Tesla has already slashed prices six times this year and chief Elon Musk suggested more such moves ahead.
Tesla’s shares sank nearly 10 percent on Thursday after Chief Executive Elon Musk signaled the electric vehicle maker will keep cutting prices to drive up demand even after taking a big hit to margins.
The stock was trading at $163, dragging down other automakers. At least 15 analysts lowered their price targets on Tesla, whose market value was on track to drop by $50bn to about $517bn, if losses hold. That would put Tesla’s value below that of Meta Platforms Inc for the first time since 2021.
“Facing a volatile macroeconomic backdrop and weakening demand, Tesla continues to prioritize units over near-term profits,” said analysts at Canaccord Genuity.
Tesla’s gross profit margins fell in the first quarter to the lowest in more than two years, missing market estimates, after the company kicked off a global price war in January to defend its dominance in the US and make inroads in China, its second-largest market.
Tesla’s automotive gross margin, excluding regulatory credits and leasing, stood at 18.3 percent, missing the above 20 percent target provided in January by Tesla CFO Zachary Kirkhorn. A higher gross margin means a company retains more capital, which it can then use to pay for other costs or service its debt.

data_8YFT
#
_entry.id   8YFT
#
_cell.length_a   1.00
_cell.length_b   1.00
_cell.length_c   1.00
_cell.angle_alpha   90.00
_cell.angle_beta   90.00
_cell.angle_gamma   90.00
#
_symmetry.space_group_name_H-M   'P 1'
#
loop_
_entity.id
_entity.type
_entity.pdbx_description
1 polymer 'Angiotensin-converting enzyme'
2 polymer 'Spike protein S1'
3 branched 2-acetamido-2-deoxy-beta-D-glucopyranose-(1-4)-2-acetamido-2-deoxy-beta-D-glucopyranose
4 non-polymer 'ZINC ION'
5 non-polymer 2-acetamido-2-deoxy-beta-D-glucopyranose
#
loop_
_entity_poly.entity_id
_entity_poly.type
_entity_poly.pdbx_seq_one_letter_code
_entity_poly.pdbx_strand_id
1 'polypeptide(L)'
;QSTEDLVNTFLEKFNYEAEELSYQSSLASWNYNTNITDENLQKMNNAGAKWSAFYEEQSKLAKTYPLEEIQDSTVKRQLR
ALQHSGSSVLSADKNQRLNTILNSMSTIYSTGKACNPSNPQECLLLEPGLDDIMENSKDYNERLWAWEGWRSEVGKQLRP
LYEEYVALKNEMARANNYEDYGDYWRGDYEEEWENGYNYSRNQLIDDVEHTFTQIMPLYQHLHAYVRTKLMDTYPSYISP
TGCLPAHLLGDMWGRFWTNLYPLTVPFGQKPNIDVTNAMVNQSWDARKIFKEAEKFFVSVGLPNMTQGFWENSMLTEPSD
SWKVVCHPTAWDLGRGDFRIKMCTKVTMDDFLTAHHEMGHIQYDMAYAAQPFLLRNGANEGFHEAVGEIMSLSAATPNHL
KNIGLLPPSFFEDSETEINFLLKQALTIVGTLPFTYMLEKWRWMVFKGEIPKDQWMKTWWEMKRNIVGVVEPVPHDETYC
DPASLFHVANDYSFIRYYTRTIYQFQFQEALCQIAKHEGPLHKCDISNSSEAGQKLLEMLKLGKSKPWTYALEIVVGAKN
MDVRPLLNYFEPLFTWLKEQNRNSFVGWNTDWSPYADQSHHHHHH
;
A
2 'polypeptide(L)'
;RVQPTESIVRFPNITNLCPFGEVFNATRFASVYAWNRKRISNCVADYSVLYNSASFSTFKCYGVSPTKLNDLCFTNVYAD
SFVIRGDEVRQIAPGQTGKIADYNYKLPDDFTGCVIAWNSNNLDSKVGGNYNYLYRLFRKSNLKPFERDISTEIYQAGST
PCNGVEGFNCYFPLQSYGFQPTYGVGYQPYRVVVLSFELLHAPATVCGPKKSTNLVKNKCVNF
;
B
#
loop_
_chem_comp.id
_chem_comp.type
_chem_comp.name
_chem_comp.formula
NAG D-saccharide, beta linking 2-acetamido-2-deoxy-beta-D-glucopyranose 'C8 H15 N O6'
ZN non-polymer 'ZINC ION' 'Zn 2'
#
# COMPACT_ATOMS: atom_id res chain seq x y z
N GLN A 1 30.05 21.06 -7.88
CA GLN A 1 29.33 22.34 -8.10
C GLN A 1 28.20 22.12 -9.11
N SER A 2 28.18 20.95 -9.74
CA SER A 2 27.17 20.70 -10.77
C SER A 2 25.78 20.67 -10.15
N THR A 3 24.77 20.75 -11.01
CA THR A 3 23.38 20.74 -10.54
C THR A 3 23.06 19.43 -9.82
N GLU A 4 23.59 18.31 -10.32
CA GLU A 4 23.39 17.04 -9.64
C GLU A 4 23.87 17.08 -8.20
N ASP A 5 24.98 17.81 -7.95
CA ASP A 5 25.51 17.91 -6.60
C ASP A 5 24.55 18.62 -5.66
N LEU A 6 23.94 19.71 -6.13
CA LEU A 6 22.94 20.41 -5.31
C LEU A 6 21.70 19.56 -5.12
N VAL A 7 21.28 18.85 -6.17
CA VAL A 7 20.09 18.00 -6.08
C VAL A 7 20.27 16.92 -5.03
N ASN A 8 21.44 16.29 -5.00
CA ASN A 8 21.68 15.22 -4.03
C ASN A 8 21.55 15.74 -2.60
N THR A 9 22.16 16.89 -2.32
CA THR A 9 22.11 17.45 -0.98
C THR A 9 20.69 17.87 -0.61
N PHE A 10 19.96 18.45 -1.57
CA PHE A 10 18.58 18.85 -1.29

Tesla has already slashed prices six times this year and Musk suggested more such moves ahead, saying the company will put sales growth ahead of profit in a weak economy.
“We’ve taken a view that pushing for higher volumes and a larger fleet is the right choice here versus a lower volume and a higher margin,” he said.
Investors dumped automakers from Europe to the United States on fears that margins will be sacrificed for maintaining share in a market that is slowing.
“Long-term we believe this (Tesla’s price cuts) is the right strategy and leverages their cost leadership position. However, this does not come without pain as we now believe margins will get worse before they get better,” RBC analyst Tom Narayan said.
US automakers ranging from Ford Motor Co to startups such as Lucid Group Inc fell between 3.3 percent and 4.4 percent.
France-based Renault, whose finance chief said the company will not drastically cut prices on its EVs amid Tesla’s downward “spiral”, was down 7.6 percent, while Germany’s Volkswagen fell 3.5 percent.